While Stiffen Water is about the natural life, Doors focuses on a social issue. With a plethora of historical buildings under destruction, it’s important to know that ancient is not synonymous with obsolete. As I spent three days taking photos of the same image, I found the patterns of door’s opening and closing fascinating. China attempted to cut off everything from the UK when it took over Hong Kong, so I wanted to shed light on the significance of Star Ferry Pier to our country.

On the other hand, Body Gender is more of a balanced statement inspired by some of my female Hong Kong friends who believe that they’re not treated fairly in Hong Kong – although I think there is equal treatment for all.  By showing only body parts instead of its entirety,  I wished to create the illusion that “he” might be a “she”, or vice versa. 

Q: Next stop for the exhibition? How do reactions to Doors differ between Hong Kong, Barcelona, Seoul and Hamburg ?

The video will travel to Berlin and Taiwan. Right now Doors is in Hamburg. I wanted to go, but I stayed for this exhibition. I also carry a part-time graphic design job, but only for the money. The design industry is far too commercial and practical in Hong Kong, thus not conceptual enough as it is in UK. It’s hard unless you’re a famous designer. 

Q: Obstacles in your art career?

One advantage that Hong Kong has is its small size, which means a smaller art society than that in other countries. So it makes easier to expose your art in Hong Kong. The problem is that people here are not interested in art or art exhibitions. Instead of appreciating art and the history behind it, some buyers use it as pure decoration. Another obstacle is that it’s hard to expose Hong Kong art to the world. There are very few internationally renowned artists from Hong Kong compared with, say, Canada, so we don’t attract as many people to our overseas exhibitions. Due to political reasons, Chinese artists are not that exposed to the world either until recently the government relaxed its policies on art. The West loves traditional Chinese art and calligraphy, but some treat it as no more than decorations, too.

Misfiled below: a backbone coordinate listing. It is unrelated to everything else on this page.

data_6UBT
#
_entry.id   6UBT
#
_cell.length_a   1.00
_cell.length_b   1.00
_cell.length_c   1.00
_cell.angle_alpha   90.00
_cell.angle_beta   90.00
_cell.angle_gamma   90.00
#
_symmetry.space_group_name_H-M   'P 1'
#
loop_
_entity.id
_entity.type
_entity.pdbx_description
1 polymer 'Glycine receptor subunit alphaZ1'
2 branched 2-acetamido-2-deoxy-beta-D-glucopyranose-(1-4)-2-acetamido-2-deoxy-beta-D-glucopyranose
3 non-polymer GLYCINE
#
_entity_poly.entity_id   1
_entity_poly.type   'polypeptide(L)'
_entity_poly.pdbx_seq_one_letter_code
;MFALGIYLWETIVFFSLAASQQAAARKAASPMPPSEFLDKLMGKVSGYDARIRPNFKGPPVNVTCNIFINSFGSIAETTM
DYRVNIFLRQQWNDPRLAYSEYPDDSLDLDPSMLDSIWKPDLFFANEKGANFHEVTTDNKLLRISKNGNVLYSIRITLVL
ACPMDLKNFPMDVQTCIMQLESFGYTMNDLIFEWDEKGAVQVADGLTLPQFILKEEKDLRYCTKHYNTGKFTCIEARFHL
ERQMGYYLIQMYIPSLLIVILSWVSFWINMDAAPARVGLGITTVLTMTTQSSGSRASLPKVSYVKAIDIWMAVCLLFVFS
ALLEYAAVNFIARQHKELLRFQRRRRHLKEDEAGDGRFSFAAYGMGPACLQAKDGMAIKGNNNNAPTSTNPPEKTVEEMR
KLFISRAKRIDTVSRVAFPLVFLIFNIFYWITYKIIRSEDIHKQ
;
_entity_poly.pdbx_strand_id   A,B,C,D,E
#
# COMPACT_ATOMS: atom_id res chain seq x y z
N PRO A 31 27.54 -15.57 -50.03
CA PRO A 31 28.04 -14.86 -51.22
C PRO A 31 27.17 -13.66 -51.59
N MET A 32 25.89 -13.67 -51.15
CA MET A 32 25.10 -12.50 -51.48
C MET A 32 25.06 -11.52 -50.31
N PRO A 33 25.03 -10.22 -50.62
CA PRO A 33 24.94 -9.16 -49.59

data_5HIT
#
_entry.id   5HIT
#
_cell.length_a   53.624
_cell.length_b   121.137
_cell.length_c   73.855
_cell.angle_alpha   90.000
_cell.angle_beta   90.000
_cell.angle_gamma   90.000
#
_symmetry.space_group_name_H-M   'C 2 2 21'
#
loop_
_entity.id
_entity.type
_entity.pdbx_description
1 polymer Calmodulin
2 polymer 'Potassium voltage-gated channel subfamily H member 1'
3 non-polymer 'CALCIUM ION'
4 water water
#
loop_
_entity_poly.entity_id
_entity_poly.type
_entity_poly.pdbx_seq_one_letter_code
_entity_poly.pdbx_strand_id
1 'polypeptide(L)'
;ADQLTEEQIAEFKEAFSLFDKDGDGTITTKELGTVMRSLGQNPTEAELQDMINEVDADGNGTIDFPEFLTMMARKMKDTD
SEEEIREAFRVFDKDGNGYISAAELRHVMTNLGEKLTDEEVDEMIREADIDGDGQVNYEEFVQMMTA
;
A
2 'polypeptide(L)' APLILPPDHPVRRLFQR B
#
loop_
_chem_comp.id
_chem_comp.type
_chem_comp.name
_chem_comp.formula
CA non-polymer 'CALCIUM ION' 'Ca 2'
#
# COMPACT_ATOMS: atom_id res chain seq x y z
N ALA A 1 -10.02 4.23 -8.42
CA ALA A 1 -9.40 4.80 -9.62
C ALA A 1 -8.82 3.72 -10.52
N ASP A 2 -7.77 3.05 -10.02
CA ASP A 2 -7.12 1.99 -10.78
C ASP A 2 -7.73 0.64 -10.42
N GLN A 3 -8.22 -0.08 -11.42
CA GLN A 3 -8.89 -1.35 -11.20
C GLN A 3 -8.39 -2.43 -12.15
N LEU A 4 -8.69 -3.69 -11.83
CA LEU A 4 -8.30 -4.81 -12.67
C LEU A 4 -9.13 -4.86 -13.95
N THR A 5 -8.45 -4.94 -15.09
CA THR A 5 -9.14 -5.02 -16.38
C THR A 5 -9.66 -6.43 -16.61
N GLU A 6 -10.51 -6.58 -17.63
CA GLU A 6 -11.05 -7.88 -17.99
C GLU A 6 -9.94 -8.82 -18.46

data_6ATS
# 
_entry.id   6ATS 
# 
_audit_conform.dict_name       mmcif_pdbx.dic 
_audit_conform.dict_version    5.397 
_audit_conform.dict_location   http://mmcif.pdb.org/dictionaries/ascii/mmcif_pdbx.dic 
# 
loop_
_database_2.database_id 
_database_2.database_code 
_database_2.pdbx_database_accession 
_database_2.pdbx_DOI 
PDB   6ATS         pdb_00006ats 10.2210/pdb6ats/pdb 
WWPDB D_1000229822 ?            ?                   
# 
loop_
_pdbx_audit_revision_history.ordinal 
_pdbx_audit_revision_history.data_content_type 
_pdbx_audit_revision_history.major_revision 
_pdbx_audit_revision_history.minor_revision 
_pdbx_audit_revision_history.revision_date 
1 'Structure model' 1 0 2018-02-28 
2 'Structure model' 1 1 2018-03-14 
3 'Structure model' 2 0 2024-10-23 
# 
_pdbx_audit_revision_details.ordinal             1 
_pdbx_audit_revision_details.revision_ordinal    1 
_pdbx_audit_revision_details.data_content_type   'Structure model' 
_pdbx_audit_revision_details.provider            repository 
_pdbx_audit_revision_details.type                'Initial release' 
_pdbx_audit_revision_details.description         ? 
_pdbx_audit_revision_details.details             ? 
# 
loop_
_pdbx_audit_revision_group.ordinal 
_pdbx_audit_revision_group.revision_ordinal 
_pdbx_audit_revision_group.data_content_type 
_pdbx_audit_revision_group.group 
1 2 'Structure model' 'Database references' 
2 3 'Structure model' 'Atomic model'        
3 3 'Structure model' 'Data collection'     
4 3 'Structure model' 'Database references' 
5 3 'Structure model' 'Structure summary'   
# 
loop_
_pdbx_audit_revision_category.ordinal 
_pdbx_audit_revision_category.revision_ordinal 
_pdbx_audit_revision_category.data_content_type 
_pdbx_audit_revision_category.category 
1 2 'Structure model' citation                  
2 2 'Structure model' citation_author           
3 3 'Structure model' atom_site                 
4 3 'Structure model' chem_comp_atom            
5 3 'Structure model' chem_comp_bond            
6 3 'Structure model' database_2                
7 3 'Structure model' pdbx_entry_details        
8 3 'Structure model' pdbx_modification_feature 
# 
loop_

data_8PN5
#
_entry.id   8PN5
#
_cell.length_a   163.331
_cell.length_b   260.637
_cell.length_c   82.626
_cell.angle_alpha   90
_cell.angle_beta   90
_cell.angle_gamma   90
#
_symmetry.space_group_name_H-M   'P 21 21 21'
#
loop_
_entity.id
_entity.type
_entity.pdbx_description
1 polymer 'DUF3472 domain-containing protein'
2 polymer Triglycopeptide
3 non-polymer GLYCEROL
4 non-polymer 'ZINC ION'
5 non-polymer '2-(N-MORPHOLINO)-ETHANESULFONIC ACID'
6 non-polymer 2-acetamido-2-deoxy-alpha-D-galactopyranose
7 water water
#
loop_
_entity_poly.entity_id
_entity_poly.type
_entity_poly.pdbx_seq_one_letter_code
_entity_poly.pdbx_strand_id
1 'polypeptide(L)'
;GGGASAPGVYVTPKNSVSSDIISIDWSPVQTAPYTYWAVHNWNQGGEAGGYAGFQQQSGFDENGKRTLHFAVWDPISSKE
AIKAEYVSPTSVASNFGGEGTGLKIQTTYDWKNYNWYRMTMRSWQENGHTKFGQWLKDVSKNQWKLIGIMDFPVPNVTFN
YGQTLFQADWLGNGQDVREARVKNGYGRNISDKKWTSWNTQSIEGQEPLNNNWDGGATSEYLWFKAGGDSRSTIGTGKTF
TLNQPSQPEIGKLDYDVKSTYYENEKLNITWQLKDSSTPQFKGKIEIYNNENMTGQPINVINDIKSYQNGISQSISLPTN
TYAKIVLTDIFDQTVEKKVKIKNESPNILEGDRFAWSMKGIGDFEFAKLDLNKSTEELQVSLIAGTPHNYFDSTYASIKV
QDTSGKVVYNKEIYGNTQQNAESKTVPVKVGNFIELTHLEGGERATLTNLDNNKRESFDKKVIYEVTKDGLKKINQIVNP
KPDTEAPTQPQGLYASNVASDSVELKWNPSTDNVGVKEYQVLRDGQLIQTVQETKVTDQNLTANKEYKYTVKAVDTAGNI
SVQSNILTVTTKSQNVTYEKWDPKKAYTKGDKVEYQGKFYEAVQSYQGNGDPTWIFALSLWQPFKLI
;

Q: What key message do you want to convey through your art?

No fixed message, but I pay attention to political or social issues. For instance, the financial markets are Hong Kong’s main asset, but as companies begin to move their headquarters to Shanghai, what else will be left in Hong Kong then? We used to have factories, but they all moved to mainland. Even yuan is more valuable than Hong Kong dollars now. 

Q: Future endeavors?

I might go back to UK to study. But I will return to Hong Kong. This is my dream to expose Hong Kong art to the world. That’s why I’ve always wanted to be a teacher, to educate young kids. The art education here needs a lot of improvement. I have to be famous to acquire the credibility to convince people and change how they perceive art. 

Q: What are other graduates of your class doing? 

Not everyone wanted to be an artist. Some preferred to work nine-to-five shifts. Some became art administrators for organizing shows, while others entered the field of business, marketing, or advertising.  Everyone’s dream is different.

Q: Did you imagine yourself to be successful at a young age? Future exhibitions?

IMG_8900

Timeless by Chilai Howard Cheng, 2009.

I don’t consider myself successful, but I’m honored to be included in the exhibition. Success is when I can influence more people to appreciate art. That’s my dream. 

My new video Timeless will be exhibiting in October Contemporary. This time I will shoot a curtain to illustrate the patterns of light’s coming in and out, which reflects how time flies, and how both light and time are untouchable, abstract systems. In fact, I almost had the opportunity to exhibit my first installation there, but I missed the invitation email sent by Input Output. 

Q: You were accepted at Goldsmith College, University of London, Central St. Martins College of Art and Design. Why did you return to Hong Kong?

My art was rather renowned where I went to school in UK.  However, it’s common for westerners to like Chinese art because they find the integration of the west and east exotic. So I was dubious of my talent. I was confused about whether I were really good at art, or did they simply like my work due to the incorporation of oriental elements. To prove to myself that my artwork is worthy, I came back to Hong Kong and began everything from zero. I don’t regret the decision, especially now that I’ve started to hold exhibitions, an opportunity that would be hard to obtain in a much larger art society in UK.

WM/KCE